Br. Jamie, osb
    Building superintendent/caretaker, 7200 sq. ft. historic house museum with dependencies in New England
  • ChrisJ
    ChrisJ Member Posts: 15,913
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    @Jamie Hall What do you know about it? Your system only knows "balls to the wall" from what I've heard. :p
    Single pipe quasi-vapor system. Typical operating pressure 0.14 - 0.43 oz. EcoSteam ES-20 Advanced Control for Residential Steam boilers. Rectorseal Steamaster water treatment
  • pecmsg
    pecmsg Member Posts: 4,949
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    ChrisJ said:

    Gordy said:

    I think there is to many variables to develope some sort of reliable wind curve. Not only direction, and speed, but every envelope has Different infiltration characteristics. In the end we know wind speed creates more infiltration increasing the load. The big variable is how much.

    If that's the case, then an outdoor reset in general has too many variables to be considered.

    Also, why does direction matter? The building the system is controlling is 3D, no? The boiler is heating all sides of it.
    A outdoor reset is tracking the average recovery time along with much more, so on a windy night it will be slow to recover but still do it. Enough windy nights and it will be spot on now get a calm night and it will recover too fast but once again learn and adjust.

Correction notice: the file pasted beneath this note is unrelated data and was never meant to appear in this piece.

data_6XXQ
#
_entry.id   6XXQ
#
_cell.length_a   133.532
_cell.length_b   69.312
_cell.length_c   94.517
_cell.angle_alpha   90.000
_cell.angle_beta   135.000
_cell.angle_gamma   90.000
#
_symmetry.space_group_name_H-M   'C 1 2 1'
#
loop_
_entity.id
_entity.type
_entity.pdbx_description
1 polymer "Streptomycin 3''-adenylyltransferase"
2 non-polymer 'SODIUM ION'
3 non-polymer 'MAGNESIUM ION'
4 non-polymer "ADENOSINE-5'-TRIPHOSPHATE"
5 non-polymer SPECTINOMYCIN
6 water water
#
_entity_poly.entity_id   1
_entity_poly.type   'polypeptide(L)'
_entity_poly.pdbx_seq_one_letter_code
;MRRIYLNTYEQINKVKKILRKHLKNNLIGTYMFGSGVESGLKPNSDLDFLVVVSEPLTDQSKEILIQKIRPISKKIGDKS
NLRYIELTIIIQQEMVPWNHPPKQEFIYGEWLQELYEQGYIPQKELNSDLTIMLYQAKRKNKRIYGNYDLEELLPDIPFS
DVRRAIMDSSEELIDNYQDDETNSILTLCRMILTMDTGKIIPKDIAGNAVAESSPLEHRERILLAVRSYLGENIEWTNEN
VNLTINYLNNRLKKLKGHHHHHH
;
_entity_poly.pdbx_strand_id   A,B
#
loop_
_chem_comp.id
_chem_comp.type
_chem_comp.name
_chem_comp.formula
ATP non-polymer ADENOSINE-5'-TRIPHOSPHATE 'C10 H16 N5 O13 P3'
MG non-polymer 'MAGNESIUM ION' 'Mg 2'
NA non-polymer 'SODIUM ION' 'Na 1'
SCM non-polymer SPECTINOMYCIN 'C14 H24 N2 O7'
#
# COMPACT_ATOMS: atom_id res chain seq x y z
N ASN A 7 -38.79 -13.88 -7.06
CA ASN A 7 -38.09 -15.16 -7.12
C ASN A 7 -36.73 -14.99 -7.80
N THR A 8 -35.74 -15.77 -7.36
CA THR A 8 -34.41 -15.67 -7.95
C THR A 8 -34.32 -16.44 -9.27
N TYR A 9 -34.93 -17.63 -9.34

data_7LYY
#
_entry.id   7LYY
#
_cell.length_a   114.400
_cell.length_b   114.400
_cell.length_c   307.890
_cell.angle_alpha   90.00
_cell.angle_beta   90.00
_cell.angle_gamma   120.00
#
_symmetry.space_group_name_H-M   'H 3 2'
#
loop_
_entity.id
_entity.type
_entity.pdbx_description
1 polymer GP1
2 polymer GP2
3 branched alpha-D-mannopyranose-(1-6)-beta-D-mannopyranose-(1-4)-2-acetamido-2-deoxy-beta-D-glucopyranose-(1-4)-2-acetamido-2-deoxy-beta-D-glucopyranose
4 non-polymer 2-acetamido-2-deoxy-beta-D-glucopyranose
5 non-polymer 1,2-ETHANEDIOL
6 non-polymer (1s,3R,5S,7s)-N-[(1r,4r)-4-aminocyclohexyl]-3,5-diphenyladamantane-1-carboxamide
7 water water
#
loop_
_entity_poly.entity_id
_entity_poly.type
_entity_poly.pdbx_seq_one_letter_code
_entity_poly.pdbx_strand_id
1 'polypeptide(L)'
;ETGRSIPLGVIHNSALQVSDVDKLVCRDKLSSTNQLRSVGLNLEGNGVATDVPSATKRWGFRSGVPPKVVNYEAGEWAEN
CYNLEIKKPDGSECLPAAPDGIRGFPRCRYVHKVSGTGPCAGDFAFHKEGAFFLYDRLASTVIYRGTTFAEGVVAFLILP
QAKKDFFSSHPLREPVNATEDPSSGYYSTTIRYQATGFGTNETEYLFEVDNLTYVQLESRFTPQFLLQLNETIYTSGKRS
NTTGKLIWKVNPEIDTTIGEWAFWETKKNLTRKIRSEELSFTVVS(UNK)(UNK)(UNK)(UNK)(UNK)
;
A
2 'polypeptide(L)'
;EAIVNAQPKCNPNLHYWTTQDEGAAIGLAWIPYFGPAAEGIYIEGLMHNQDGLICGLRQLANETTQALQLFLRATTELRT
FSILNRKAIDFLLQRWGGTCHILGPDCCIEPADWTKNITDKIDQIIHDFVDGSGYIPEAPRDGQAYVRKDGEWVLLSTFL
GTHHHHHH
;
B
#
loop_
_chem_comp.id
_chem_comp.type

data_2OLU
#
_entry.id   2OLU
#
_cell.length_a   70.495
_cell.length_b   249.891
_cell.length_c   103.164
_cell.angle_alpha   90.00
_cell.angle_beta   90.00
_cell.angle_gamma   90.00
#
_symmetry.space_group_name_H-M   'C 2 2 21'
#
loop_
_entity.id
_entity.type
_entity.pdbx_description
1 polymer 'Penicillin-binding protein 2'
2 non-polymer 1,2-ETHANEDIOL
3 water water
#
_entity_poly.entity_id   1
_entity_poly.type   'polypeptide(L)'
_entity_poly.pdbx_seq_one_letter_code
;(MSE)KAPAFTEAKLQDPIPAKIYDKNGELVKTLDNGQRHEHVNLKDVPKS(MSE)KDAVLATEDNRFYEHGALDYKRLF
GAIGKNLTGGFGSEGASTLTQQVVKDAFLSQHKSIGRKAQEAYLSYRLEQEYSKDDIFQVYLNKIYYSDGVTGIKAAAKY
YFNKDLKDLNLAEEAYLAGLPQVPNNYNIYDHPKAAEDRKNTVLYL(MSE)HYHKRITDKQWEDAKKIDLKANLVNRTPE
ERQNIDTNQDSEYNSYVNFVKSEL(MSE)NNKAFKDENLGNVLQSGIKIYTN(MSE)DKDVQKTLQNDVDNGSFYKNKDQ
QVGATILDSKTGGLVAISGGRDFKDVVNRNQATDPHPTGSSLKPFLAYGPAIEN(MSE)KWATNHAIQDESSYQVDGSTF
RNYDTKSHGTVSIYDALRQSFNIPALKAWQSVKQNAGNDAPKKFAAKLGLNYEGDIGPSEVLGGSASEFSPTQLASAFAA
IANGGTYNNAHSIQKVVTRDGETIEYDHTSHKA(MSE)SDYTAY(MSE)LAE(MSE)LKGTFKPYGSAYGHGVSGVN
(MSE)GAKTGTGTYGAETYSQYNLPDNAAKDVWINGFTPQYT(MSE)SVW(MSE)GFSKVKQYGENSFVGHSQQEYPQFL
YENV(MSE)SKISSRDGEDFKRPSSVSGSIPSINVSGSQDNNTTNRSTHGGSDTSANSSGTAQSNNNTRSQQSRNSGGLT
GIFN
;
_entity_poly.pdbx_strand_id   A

Gordy
  • Gordy
    Gordy Member Posts: 9,546
    edited January 2019
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    Wind direction can play huge roles on infiltration.maybe one side has more windows, and or doors than another. Maybe natural wind breaks protect another direction. The control would need to have site, and structure sensitive inputs to be real useful. A simple wind speed, and direction device is not enough.

    ODR is not perfect, but does an excellent job so long as wind, solar gains, setbacks do not interfere with its logic. But it’s basic logic supplies a given water temp needed to correct for the load. At a real time outdoor temperature.
  • ChrisJ
    ChrisJ Member Posts: 15,913
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    Gordy said:

    Wind direction can play huge roles on infiltration.maybe one side has more windows, and or doors than another. Maybe natural wind breaks protect another direction. The control would need to have site, and structure sensitive inputs to be real useful. A simple wind speed, and direction device is not enough.



    ODR is not perfect, but does an excellent job so long as wind, solar gains, setbacks do not interfere with its logic. But it’s basic logic supplies a given water temp needed to correct for the load. At a real time outdoor temperature.

    While that's true, the boiler doesn't need to know which room is colder. That's up to whatever is controlling zoning etc, isn't it?

    Single pipe quasi-vapor system. Typical operating pressure 0.14 - 0.43 oz. EcoSteam ES-20 Advanced Control for Residential Steam boilers. Rectorseal Steamaster water treatment
  • Gordy
    Gordy Member Posts: 9,546